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For Pittsburgh, A Difficult Year Reveals Long-Buried Problems


2018 has been rough for people in Pittsburgh. Over the summer, an unarmed black teenager was shot and killed by police. Then nearly a hundred local priests were named in a statewide report on child sex abuse. And in the fall, a gunman attacked a synagogue, killing 11 people. Here's WESA's Larkin Page-Jacobs.

LARKIN PAGE-JACOBS, BYLINE: For Pittsburgh native Cheryl Moore, the bad year actually began with baseball. In January, the Pirates traded away star outfielder Andrew McCutchen, known for his thousand-watt smile and deep love of Pittsburgh.

CHERYL MOORE: The crazy thing is he loved us as much as we loved him. So that was a painful start to the year, you know, obviously a less intense thing than many things that happened as time went on.


UNIDENTIFIED PROTESTER: If we don't get it...


UNIDENTIFIED PROTESTER: If we don't get it...



PAGE-JACOBS: In June, an officer shot 17-year-old Antwon Rose in the back as he ran away. His death ignited protests in and around the city for weeks. Christian Carter was among those who organized and marched. The 19-year-old had just graduated from high school. And Rose's killing felt personal.

CHRISTIAN CARTER: Antwon looked just like me. And he looked like my brother. And he looked just like my cousin. So it was so close to home that it was so important for us to show up and say that this can't happen again.

PAGE-JACOBS: For Carter, the shooting exposed racial fault lines that he's always known existed in Pittsburgh. Another longstanding trauma was made public this summer when the state's attorney general revealed the findings of a grand jury report that documented the sexual abuse of children by clergy and other church officials. Nearly a third of the accused priests were part of the Catholic Diocese of Pittsburgh. And in October, a man who espoused hatred for Jews entered the Tree of Life synagogue and shot and killed 11 congregants.

DAN GILMAN: These are not new problems.

PAGE-JACOBS: Dan Gilman is chief of staff to the mayor of Pittsburgh and a former city councilor who represented the neighborhood where the synagogue is located. 2018 was the year that institutional racism, child sexual abuse and anti-Semitism burst to the surface in Pittsburgh.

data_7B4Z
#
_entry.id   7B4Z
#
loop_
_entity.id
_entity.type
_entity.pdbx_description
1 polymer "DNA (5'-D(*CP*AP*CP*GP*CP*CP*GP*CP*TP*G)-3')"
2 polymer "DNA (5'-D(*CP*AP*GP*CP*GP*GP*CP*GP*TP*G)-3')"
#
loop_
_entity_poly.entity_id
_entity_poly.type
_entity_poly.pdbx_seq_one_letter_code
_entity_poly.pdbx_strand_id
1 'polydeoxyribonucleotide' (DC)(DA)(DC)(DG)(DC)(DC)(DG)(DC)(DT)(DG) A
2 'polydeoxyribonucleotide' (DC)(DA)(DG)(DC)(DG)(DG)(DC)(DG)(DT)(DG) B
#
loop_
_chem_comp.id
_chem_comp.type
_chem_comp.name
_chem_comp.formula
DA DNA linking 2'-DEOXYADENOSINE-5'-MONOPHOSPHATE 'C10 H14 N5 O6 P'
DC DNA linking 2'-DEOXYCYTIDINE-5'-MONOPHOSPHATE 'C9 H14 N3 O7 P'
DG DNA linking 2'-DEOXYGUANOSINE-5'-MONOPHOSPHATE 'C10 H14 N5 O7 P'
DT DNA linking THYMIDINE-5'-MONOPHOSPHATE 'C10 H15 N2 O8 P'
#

GILMAN: These are multigenerational, systemic issues in our society. But for too long, we pushed them into the basement, covered them up and pretended they weren't there.

PAGE-JACOBS: And now Pittsburgh sees itself differently, says Leanna Fuller, associate professor of pastoral care at the Pittsburgh Theological Seminary.

LEANNA FULLER: We all sort of have this unspoken belief that our communities are immune from these sorts of things happening. And that's just not true. Pittsburgh has just bumped up against that reality.

PAGE-JACOBS: Reconciling that reality has been hard, but it hasn't been all pain all the time. Christian Carter says the death of Antwon Rose set him on a new course.

CARTER: Activism is my life. It is my tool for survival. And I know that I'm fighting for a world that my great-great-grandchildren can hopefully live in. So Antwon taught me that I have to use my voice.

PAGE-JACOBS: Gilman says listening to protesters and those who've been marginalized is how the city begins to fix itself.

GILMAN: This is a Pittsburgh for all. And if it's not for all, it's not for us. And I feel like Pittsburgh is a community that is resilient and committed to doing that. And you've seen it this year. So I don't know that good came out of tragedy, but I certainly have found ways to find hope in tragedy.

PAGE-JACOBS: At the Theological Seminary, Fuller sees an opportunity to build relationships with people who are different from them to prevent destructive ideologies from taking hold.

FULLER: It's a lot harder to perpetrate an act of violence on a group if you actually know people in that group.



PAGE-JACOBS: The night after the Tree of Life shooting in the Squirrel Hill neighborhood, the streets filled with people singing, holding candles and grieving. One high school sophomore spoke to the crowd and said what many knew to be true, that Pittsburgh would never be the same. For NPR News, I'm Larkin Page-Jacobs in Pittsburgh. Transcript provided by NPR, Copyright NPR.

Larkin got her start in radio as a newsroom volunteer in 2006. She went on to work for 90.5 as a reporter, Weekend Edition host, and Morning Edition producer. In 2009 she became 90.5's All Things Considered host, and in 2017 she was named Managing Editor. She moderates and facilitates public panels and forums, and has won regional and statewide awards for her reporting, including stories on art, criminal justice, domestic violence, and breaking news. Her work has been featured across Pennsylvania and nationally on NPR.